For Evan Gill, it wasn’t enough to finish his Eagle Scout project, get his badge and move on.
He wanted to make sure he was helping people, and he wanted to put something in place that would endure after he’d done his part.
Toward the end of 2010, Evan, then a 13-year-old at , hatched an idea: team up with the Moorestown Fire Department—and specifically family friend/neighbor/assistant fire marshal Ken Schweiker—to , while educating the recipients on fire safety.
On the surface, the program was a means for Evan, now 15 and entering his sophomore year at , to earn the highly coveted Eagle Scout ranking, which requires a Boy Scout to carry out a community service project. But there was much more to it than simply getting a piece of cloth pinned to his shirt.
“I wanted to have a program that really helped people—where I could talk to people and help them out,” he said. “Putting up a smoke detector is saving someone’s life.”
Evan fundraised with a bowling night at Pinsetters in Pennsauken so he could buy the fire extinguishers and carbon monoxide detectors, and, over the course of the last year and a half, accompanied firefighters as they distributed free smoke detectors—donated by Kiddie, a fire safety manufacturer, and Channel 6-ABC—to Moorestown citizens, particularly the elderly and disabled.
Evan visited nearly a dozen homes and installed 15 to 20 smoke detectors, as well as several fire extinguishers and CO detectors. He said the recipients were “very grateful.”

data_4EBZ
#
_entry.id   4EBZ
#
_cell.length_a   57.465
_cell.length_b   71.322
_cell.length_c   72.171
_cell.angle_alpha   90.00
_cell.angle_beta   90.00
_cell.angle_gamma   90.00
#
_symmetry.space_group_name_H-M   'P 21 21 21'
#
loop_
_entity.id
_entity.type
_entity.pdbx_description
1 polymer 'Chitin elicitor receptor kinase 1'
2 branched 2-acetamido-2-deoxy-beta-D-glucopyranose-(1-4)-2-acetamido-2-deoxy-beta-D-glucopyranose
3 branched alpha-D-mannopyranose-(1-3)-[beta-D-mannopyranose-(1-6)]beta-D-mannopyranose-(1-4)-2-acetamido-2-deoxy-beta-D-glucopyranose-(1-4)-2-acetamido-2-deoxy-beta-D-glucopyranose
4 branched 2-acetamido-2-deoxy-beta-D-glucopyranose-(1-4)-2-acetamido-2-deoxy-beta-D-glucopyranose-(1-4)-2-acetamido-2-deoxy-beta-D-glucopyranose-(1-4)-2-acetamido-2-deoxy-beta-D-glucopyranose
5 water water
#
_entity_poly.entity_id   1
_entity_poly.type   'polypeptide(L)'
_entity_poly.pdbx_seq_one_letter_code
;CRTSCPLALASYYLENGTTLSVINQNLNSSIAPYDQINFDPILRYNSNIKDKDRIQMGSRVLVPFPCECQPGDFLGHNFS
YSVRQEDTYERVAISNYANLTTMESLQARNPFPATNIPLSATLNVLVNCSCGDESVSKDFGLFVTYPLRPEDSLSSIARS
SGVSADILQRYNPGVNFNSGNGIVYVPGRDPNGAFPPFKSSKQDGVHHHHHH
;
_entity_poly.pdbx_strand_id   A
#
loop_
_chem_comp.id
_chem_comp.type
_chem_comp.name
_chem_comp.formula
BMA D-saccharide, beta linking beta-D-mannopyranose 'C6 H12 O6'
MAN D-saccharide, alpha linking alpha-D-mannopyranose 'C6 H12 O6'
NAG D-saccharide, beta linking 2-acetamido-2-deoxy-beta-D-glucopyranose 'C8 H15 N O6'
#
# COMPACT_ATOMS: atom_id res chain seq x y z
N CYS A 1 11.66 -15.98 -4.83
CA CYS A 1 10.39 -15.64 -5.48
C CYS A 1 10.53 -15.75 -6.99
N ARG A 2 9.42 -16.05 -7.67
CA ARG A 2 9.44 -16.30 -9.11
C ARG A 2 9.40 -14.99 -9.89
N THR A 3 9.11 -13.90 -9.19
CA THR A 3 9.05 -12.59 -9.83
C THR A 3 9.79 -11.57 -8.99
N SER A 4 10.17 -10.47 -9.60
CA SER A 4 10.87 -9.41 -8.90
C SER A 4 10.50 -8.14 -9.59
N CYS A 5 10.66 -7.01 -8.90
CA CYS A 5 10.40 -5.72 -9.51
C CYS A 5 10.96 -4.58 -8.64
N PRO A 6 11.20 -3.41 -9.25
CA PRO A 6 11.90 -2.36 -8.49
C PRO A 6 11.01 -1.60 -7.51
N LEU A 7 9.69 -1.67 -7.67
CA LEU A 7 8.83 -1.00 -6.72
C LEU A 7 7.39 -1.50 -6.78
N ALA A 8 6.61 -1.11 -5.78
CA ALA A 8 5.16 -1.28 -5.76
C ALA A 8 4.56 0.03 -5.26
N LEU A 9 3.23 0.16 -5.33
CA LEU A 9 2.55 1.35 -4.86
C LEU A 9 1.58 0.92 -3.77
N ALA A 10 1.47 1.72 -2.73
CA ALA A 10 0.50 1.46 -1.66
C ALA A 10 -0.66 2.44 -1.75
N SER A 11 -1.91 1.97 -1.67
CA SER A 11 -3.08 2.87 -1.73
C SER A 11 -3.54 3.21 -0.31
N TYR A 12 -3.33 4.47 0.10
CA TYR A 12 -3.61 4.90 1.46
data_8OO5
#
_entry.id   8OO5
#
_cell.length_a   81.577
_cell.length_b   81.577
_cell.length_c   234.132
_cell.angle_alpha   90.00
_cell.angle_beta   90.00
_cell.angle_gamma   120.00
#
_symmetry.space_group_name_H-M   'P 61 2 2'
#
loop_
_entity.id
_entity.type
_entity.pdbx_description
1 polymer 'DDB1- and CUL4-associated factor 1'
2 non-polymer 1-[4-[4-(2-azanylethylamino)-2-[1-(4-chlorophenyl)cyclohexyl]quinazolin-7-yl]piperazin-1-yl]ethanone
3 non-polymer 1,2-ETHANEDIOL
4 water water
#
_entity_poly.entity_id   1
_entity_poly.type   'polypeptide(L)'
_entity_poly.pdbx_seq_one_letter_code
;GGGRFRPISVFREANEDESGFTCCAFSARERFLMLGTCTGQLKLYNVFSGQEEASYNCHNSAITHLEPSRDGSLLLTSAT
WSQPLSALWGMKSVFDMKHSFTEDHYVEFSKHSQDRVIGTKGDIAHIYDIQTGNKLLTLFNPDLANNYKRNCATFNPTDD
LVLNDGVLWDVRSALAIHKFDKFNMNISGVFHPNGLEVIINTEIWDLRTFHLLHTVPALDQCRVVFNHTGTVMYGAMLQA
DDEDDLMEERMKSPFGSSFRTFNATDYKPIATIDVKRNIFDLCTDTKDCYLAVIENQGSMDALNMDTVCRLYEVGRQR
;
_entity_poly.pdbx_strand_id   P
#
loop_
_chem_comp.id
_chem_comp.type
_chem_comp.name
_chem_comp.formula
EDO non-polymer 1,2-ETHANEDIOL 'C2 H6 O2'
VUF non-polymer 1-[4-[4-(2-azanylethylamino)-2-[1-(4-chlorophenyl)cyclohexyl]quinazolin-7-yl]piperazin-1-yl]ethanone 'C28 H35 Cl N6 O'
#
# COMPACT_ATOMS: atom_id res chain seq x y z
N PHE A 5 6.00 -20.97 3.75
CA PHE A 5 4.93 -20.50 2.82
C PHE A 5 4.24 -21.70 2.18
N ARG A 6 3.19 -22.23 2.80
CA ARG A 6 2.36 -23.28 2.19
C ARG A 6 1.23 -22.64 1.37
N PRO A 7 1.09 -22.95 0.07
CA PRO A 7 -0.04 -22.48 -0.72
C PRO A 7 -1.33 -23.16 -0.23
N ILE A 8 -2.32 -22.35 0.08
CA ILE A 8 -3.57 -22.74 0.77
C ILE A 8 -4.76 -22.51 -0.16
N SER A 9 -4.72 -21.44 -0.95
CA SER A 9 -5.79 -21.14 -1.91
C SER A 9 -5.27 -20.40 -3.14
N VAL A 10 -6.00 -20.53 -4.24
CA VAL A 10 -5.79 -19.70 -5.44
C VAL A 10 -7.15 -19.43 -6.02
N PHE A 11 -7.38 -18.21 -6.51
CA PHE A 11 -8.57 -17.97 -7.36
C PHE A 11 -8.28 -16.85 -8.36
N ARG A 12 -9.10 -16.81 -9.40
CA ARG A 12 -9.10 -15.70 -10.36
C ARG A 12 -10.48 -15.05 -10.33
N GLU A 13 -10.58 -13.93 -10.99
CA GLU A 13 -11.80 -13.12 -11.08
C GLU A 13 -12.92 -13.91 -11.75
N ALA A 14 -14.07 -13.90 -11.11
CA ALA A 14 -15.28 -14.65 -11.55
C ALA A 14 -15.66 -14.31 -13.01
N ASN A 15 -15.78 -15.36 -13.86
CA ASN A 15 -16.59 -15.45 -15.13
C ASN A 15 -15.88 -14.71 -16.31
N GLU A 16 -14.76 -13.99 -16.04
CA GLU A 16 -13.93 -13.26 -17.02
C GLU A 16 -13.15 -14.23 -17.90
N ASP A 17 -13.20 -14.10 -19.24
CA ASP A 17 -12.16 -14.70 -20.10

He could have stopped there—handed out some fire safety equipment and educated a few people. Boom. Done. But Evan, an eight-year veteran of the Scouts, saw a chance to continue the program, to “give younger Scouts an opportunity at community service hours.”
A partnership between the Boy Scouts and the fire department seemed natural, he said. And so the program will be an ongoing effort between Evan’s Troop 44 and the department for years to come.
“It makes me feel really, really good,” he said.
Once he turns 16 in the next few months, Evan said he plans to become either a junior firefighter or a volunteer EMT.
Evan will be formally recognized for his achievement of the Eagle ranking—an honor less than 10 percent of Scouts achieve—during a special ceremony at 3 p.m. Sunday at the .
It’s been a long journey, Evan said. “In the long run, it’s definitely worth it.”
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